Property vegetation plans

Property vegetation plans approved before the repeal of the Native Vegetation Act 2003 remain valid and in force. Obligations to manage and maintain offset areas continue.

A property vegetation plan (PVP) is a voluntary, legally binding agreement between a landholder and Local Land Services, and may have been obtained for a number of reasons, including:

  • to obtain clearing approval, and to secure any offsets associated with that clearing
  • to confirm that native vegetation on a property is regrowth, providing a landholder with assurance that they will not need future clearing approval
  • to change the regrowth date of native vegetation to an earlier date, provided that landholders can demonstrate a history of rotational farming practices on the land
  • to confirm whether existing rotational farming, grazing or cultivation practices meet the definitions of these in the Act so that clearing approval will not be required
  • applying for native vegetation incentive funding.

Varying a property vegetation plan

No new PVPs can be submitted by a landholder, however a landholder can apply to have an existing PVP modified (varied). The variation type depends on the type of PVP and whether or not none, part, or all of the clearing has taken place.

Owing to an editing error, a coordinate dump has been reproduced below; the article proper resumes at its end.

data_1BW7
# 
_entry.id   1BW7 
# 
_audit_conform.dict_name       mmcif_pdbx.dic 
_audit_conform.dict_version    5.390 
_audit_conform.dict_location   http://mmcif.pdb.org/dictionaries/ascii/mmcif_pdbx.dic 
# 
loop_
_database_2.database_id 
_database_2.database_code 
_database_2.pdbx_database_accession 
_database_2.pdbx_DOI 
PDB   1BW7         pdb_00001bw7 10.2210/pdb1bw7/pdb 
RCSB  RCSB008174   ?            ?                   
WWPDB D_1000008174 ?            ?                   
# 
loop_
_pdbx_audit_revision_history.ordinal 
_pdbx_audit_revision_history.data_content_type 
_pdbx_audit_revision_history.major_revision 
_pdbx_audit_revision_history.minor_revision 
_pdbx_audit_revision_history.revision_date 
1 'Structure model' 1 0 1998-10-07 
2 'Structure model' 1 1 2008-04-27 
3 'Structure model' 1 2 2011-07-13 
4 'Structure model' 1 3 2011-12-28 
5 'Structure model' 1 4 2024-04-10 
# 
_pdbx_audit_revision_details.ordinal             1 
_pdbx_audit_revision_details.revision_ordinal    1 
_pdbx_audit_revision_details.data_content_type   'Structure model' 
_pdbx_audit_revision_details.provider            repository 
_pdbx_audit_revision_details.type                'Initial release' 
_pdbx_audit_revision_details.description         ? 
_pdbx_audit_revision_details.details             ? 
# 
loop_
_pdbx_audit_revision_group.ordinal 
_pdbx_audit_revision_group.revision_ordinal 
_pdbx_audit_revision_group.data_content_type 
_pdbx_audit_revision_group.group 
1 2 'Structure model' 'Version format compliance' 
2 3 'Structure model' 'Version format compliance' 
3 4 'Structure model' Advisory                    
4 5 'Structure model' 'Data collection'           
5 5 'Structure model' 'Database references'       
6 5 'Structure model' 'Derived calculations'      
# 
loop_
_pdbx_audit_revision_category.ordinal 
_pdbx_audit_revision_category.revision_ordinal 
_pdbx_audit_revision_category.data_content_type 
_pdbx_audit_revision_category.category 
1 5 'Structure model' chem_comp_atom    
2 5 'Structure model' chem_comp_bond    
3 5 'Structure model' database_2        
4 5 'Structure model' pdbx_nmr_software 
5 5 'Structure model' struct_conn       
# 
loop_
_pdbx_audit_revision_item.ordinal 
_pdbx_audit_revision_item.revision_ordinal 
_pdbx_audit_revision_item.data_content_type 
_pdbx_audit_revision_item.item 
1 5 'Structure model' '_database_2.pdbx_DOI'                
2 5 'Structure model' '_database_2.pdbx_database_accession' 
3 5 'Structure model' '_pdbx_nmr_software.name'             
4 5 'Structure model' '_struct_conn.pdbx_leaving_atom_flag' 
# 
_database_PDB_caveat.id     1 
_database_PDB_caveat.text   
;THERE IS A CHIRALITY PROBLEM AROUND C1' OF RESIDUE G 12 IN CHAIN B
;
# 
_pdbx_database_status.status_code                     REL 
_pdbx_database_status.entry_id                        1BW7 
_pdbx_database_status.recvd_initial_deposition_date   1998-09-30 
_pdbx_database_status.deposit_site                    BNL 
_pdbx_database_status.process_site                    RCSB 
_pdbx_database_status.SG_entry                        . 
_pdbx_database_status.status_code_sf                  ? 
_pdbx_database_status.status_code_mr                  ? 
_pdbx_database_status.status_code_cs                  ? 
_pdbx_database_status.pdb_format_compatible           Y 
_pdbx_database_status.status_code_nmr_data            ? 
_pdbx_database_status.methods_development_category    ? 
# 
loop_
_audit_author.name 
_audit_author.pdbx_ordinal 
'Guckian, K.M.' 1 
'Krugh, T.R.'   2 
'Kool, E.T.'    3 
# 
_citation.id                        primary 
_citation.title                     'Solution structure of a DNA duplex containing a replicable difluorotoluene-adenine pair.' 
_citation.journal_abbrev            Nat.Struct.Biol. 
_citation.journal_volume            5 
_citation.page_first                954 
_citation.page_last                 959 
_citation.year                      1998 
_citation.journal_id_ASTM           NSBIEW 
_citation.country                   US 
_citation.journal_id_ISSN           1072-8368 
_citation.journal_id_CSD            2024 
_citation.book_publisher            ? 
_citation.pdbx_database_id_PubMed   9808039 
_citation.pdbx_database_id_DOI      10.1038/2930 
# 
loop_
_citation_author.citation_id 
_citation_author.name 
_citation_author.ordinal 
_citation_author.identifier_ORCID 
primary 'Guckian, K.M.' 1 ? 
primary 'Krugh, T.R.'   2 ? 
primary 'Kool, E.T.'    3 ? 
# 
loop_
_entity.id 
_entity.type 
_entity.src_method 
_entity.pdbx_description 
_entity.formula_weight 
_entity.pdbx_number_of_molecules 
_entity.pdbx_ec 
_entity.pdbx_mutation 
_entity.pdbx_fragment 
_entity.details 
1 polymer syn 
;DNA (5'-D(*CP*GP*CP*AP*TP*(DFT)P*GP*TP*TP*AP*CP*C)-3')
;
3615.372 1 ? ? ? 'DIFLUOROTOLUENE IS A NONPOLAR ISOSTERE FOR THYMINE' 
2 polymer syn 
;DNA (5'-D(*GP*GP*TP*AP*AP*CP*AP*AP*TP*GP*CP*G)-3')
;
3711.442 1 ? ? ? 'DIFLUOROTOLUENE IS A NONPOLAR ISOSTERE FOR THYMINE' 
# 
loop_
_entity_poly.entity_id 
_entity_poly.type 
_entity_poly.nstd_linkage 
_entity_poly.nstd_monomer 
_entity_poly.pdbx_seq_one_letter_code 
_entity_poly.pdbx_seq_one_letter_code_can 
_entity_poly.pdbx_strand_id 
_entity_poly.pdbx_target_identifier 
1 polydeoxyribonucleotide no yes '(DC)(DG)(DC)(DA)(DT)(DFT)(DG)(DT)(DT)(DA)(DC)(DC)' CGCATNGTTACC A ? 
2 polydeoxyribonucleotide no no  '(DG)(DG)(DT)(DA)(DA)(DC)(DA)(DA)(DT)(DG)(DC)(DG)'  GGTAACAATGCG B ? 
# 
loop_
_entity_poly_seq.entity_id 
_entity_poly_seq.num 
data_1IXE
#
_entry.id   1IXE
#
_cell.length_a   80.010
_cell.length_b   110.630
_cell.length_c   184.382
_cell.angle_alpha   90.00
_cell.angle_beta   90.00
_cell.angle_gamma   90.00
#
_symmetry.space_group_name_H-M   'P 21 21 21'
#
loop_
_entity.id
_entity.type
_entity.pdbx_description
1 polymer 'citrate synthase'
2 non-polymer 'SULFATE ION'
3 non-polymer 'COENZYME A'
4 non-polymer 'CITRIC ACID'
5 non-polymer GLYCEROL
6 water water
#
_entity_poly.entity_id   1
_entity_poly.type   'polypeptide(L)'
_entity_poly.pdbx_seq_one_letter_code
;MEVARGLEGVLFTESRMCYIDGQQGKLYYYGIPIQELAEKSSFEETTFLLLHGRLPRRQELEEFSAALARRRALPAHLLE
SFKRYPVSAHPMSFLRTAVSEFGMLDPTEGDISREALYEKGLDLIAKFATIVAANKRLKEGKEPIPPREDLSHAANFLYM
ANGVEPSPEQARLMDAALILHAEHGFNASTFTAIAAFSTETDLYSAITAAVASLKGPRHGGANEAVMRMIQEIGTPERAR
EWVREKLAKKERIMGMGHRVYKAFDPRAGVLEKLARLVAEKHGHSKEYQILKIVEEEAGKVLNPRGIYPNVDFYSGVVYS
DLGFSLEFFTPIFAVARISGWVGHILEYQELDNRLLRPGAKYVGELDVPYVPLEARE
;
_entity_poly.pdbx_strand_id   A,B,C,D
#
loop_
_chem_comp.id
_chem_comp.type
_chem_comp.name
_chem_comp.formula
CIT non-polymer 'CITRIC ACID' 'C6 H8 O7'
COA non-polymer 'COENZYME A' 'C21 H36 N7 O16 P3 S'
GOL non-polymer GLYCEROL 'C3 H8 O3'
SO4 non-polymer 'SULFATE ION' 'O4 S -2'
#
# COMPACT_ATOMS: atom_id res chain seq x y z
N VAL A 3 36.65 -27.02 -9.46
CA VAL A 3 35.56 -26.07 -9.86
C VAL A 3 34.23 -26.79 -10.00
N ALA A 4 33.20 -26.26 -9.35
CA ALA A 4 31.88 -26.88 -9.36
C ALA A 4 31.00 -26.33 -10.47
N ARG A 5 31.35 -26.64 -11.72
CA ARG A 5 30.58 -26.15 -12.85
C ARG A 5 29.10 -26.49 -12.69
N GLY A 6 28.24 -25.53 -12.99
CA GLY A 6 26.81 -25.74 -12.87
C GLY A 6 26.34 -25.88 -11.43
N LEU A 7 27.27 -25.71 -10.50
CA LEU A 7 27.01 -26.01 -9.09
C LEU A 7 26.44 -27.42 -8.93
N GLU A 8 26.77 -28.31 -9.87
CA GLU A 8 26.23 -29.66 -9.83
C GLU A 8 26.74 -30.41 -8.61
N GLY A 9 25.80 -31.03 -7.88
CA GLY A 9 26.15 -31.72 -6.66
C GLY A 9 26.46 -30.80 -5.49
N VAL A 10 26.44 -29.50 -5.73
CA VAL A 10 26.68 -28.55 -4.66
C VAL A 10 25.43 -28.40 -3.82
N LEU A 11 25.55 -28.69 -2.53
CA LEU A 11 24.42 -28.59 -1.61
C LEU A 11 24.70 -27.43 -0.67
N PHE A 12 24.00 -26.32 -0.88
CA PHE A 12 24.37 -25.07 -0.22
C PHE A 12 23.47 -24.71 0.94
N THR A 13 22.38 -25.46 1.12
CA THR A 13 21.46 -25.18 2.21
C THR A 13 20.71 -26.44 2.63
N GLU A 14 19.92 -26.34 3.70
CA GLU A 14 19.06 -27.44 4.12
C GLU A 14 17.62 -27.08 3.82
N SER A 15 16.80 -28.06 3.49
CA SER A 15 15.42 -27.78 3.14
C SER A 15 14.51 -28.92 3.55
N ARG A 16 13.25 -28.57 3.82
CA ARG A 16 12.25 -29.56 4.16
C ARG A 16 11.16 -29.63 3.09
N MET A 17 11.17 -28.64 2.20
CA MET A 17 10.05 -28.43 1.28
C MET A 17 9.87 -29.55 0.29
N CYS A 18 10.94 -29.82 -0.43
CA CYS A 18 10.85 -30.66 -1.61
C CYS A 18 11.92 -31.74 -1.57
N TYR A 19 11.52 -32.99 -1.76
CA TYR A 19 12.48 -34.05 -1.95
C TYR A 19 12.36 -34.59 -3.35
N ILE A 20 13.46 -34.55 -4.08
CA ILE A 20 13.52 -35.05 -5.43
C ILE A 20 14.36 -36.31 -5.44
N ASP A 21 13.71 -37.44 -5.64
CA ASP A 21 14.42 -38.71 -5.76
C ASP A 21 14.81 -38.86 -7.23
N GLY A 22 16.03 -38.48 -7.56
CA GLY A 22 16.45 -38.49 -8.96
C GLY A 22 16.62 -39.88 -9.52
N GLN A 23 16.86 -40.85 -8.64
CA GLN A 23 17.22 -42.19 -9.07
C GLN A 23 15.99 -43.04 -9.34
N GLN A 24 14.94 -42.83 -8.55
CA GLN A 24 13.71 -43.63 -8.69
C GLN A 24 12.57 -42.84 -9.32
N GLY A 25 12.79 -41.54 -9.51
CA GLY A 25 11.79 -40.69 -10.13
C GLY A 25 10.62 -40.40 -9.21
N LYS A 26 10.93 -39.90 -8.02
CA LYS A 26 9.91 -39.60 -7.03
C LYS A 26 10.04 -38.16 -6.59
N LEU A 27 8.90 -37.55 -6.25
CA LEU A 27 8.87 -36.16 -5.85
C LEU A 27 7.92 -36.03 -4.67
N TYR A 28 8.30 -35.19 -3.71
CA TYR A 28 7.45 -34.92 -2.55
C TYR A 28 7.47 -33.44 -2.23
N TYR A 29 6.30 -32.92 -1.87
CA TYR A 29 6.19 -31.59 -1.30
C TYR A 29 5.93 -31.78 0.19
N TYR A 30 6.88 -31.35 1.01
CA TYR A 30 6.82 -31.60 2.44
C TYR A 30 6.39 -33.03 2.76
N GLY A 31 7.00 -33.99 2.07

• Where no clearing has occurred, a PVP can be varied to bring forward the end date. This removes the offset management obligations for the PVP.
  • Where clearing has occurred or incentive funding has been paid, a PVP may be varied. For example, the management actions negotiated on an offset area may be modified to capture new management practices on a property.
  • Where partial, but not all clearing has occurred, a PVP can be brought to an end. A mandatory code compliant certificate is issued and the offset area is re-calculated as a set-aside area and is based on the area of clearing already undertaken.

For more information about how or why a PVP can be varied, please contact Local Land Services.

Native Vegetation Act 2003 public register

Because PVPs are agreements that affect the land, it is essential that they apply to the land despite any change of landholder; i.e. they ‘run with the land’.

To ensure that PVPs are binding on successors in title, an abstract of the PVP must be registered on the public register and kept by the Land and Property Management Authority under the Real Property Act 1900. The native vegetation public register is the central place where any person (e.g. prospective purchasers) can find out what interests affect the land.